As you may already be aware, I recap THE EVƎNT for Television Without Pity. That means that I pay a lot of attention to each episode, since it’s my job to both describe the, um, evənts, and to make fun of them. In an ideal show, that would mean that I’m seeing lots of little details that become important later on. Unfortunately, I’m not convinced this is an ideal show, so the closer I look, the dopier it seems.
Right now, I’ve seen the first four episodes, so I’m going to take a moment to cover what I think are the basic flaws in this show. I don’t really get to do this in the recap format unless I just go for a straight-up page-long digression. And when I do those, I prefer to talk about something other than the show itself. Why digress unless you’re going to go completely nuts, right?
Problem One: The Flashback Gimmick
Starting in the first episode, there was a lot of FIVE DAYS EARLIER nonsense, which is something that I think is exceedingly overused in television these days. Aside from my favorite episode of Firefly (“Out of Gas,” natch), it’s hardly ever used for actual narrative purposes. And this show is no different. By this time, we’re only getting a couple of token flashbacks per episode, and they’re apparently designed to convey vital information like “Sean and his fiancee went to Thanksgiving dinner at her parents’ house this one time.” It’s not like in LOST where the flashbacks paralleled each episode’s main plot and told us something about the characters. It just feels like they decided they’d be “a show with flashbacks.”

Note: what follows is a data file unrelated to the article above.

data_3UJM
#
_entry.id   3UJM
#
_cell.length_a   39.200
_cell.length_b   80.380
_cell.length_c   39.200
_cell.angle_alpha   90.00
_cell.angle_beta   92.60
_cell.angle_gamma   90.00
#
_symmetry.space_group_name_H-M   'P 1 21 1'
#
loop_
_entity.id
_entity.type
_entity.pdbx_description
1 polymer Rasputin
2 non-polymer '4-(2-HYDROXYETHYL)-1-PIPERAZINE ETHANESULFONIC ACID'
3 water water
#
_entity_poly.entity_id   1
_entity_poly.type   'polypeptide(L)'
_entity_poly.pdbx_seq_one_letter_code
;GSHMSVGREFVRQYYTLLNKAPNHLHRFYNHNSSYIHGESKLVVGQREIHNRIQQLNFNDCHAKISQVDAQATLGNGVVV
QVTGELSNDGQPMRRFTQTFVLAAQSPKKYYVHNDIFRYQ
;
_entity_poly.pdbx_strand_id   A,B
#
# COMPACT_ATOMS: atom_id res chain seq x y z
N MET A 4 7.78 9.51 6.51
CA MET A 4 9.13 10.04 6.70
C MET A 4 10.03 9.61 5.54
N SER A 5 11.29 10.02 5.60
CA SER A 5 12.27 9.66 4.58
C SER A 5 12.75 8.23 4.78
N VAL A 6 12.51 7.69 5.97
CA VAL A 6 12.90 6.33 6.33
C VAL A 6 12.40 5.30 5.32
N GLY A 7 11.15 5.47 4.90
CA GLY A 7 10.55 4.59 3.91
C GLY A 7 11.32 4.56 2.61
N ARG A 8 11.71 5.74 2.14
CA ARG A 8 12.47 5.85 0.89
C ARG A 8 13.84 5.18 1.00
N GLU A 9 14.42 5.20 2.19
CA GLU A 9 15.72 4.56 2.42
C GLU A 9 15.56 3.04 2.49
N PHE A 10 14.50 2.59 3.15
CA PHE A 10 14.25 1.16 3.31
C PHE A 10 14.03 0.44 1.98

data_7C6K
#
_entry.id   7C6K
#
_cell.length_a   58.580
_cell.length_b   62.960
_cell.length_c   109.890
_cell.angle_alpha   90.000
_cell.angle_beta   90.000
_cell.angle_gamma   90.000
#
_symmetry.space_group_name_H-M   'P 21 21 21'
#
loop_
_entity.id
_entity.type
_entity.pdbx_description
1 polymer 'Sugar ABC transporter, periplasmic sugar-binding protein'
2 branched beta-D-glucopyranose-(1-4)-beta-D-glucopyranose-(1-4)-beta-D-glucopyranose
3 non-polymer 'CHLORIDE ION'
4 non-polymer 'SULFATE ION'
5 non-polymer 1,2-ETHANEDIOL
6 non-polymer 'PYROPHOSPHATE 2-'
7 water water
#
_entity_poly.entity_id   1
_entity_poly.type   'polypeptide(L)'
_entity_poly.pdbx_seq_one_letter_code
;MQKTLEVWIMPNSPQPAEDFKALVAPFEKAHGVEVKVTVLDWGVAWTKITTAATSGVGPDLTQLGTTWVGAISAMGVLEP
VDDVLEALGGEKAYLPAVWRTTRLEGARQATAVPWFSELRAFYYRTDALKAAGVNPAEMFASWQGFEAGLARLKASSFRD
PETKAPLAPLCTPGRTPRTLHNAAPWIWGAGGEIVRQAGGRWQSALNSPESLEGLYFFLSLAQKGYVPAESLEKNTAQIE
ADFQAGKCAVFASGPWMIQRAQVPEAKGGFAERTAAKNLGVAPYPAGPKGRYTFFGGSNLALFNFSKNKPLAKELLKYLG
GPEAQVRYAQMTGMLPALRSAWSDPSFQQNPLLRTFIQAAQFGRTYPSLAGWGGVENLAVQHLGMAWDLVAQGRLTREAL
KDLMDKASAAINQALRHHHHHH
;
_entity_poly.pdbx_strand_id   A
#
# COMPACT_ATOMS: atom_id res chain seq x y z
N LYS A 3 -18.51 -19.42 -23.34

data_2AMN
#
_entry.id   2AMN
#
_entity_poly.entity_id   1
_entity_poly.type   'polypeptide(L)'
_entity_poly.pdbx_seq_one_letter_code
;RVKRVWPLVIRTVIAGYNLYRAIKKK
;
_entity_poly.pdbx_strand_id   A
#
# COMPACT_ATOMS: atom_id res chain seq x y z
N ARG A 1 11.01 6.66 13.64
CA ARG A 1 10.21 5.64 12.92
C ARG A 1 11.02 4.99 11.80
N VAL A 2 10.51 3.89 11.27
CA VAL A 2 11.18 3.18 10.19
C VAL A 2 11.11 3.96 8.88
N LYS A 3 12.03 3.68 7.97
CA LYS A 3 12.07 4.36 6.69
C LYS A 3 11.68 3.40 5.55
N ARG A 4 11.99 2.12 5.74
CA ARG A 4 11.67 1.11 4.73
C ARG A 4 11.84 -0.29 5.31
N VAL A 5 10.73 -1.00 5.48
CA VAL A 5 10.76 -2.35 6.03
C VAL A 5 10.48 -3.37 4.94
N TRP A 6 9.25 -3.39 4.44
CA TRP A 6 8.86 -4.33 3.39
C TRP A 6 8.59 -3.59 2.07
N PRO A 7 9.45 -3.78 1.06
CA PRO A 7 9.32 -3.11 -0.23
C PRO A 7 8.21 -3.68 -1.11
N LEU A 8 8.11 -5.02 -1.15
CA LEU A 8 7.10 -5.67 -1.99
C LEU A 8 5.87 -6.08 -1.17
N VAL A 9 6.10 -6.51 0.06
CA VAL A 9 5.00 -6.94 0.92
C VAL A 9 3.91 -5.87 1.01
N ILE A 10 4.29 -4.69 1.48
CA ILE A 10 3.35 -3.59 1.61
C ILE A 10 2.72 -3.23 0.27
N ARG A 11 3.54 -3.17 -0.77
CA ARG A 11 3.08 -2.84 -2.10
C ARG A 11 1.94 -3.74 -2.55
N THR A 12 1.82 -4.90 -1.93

Problem Two: The Locations
In one episode, the president was in Florida, Arizona, and Washington, DC. In the last episode, two characters drove from Yuma to Lubbock between scenes. Another character was apparently moved from Florida to Texas in a storage container. One enterprising fellow presumably dove off a cruise ship anchored off the coast of South America and showed up in Los Angeles five days later. We never see flashbacks that cover the implausible stuff.
Problem Three: The Detainees
So there are these 97 people (well, 96 now) that have been kept in a secret facility in Alaska for the last 66 years. Their DNA is 1% different from human beings, and they were involved in a plane crash in 1944, since when they haven’t aged. And some of them escaped from the plane crash and have been sneaking around America (and presumably other countries). And that’s all we know. That’s acceptably vague. But the show hasn’t bothered to tell us what the detainees’ cover story is. Presumably they’ve said something to the effect of “Oh, us? No, we’re totally human beings from this planet. Not from the future or anything, promise. The only reason we don’t age is that, um, we eat a lot of yogurt.” We see President Martinez stomping around in high dudgeon (you can get pretty high dudgeon when you’re a president) that the detainees have been lying, but we never get to hear the lie! It’s not satisfying.
Problem Four: They’re All Boring Jerks
Should I be rooting for Sean? Sophia? The president? Honestly, hardly any of them have a clearly defined goal, so I have trouble caring who achieves what.
Anyway, episode five is going to start in a couple of hours. It’s possible that all these objections will be dealt with and dismissed. But I doubt it.